Hamlet asks that this "too solid flesh would melt" and complains that everlasting had "fixed/his canon 'gainst self-slaughter." What is he contemplating doing?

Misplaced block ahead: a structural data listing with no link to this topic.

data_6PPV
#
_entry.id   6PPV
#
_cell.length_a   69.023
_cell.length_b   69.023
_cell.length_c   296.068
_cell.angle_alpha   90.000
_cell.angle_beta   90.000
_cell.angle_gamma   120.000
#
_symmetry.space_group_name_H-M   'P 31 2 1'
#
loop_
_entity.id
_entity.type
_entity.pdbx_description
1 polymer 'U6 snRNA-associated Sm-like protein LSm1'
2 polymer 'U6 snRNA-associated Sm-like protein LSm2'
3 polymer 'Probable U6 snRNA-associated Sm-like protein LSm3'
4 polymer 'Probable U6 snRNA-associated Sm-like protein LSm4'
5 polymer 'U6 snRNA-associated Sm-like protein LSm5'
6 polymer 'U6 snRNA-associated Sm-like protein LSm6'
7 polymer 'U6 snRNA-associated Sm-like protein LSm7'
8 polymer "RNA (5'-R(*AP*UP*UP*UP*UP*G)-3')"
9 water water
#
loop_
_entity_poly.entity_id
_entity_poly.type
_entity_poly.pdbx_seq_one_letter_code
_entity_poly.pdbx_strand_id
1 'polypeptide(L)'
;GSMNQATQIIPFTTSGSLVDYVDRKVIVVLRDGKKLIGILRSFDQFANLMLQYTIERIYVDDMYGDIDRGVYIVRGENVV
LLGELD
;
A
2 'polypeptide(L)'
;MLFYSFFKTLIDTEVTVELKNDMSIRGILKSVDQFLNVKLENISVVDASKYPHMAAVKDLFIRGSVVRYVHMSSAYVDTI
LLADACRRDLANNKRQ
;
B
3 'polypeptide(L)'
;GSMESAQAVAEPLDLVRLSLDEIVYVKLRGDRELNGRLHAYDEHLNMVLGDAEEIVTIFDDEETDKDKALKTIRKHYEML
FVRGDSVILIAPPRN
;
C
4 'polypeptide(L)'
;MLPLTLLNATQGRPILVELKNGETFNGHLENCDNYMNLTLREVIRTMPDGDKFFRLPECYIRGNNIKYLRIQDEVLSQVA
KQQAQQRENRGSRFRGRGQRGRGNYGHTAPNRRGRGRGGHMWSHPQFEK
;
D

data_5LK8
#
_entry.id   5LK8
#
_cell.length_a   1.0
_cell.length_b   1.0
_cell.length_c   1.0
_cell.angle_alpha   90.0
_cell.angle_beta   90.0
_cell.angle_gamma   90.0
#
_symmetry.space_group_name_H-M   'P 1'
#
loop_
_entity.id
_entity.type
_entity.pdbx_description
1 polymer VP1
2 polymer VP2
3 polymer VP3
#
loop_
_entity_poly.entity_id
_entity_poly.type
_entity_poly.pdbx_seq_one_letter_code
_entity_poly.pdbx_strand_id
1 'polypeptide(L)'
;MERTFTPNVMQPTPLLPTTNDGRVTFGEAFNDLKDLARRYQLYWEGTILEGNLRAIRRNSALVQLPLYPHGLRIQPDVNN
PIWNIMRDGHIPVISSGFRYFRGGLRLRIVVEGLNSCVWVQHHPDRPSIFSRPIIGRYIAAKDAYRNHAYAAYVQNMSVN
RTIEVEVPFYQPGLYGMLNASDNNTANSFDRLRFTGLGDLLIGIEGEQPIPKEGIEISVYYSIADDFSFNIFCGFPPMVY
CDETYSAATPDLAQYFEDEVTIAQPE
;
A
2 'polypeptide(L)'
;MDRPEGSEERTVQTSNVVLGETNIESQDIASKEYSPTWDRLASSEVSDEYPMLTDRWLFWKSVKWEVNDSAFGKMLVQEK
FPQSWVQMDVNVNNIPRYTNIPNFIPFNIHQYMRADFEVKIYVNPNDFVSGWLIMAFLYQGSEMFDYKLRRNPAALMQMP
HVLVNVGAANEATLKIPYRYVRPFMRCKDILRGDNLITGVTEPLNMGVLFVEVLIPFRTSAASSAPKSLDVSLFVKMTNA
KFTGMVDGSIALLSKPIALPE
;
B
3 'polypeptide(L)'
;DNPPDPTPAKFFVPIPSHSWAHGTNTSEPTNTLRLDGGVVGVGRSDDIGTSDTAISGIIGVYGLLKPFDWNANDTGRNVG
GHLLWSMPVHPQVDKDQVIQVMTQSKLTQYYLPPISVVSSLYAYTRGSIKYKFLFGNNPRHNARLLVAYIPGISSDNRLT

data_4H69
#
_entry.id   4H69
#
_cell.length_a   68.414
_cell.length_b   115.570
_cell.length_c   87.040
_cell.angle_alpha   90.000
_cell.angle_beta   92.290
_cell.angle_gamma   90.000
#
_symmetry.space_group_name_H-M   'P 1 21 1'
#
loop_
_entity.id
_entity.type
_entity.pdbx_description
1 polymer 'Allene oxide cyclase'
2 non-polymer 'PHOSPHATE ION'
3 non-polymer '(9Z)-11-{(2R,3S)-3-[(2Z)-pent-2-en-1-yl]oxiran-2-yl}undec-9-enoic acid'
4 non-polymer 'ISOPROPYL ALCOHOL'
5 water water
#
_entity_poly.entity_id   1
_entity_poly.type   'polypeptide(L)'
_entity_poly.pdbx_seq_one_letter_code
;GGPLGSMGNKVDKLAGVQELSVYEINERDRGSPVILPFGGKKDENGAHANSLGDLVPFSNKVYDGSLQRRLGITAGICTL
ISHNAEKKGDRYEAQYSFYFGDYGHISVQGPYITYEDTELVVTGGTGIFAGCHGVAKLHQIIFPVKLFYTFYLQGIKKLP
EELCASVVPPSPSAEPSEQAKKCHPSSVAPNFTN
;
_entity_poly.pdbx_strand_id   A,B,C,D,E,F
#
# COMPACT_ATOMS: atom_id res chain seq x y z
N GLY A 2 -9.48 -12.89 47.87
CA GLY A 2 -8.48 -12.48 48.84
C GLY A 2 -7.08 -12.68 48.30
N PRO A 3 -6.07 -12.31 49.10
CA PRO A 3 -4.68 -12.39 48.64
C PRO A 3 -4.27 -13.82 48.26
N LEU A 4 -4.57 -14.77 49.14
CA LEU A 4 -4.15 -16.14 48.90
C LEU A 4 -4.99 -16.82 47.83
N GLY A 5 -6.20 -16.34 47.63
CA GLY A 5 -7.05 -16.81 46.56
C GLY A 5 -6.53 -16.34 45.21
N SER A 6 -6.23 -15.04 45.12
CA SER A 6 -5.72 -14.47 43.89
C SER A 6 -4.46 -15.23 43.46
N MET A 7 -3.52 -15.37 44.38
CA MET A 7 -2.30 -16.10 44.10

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At the time when Hamlet was written, suicide was considered a grievous sin throughout the Christian world. In Shakespeare's England, the property of someone who killed themselves would automatically pass to the Crown. Also, the bodies of those who had committed suicide could not be buried in consecrated ground. For all his faults, Hamlet still retains enough of his Christian morality to realize that he cannot, in good conscience, commit suicide, no matter how much he might wish to. Instead, he wishes that he weren't made of solid flesh so that he could just melt away like snow. This way he wouldn't have to deal with all the problems that...

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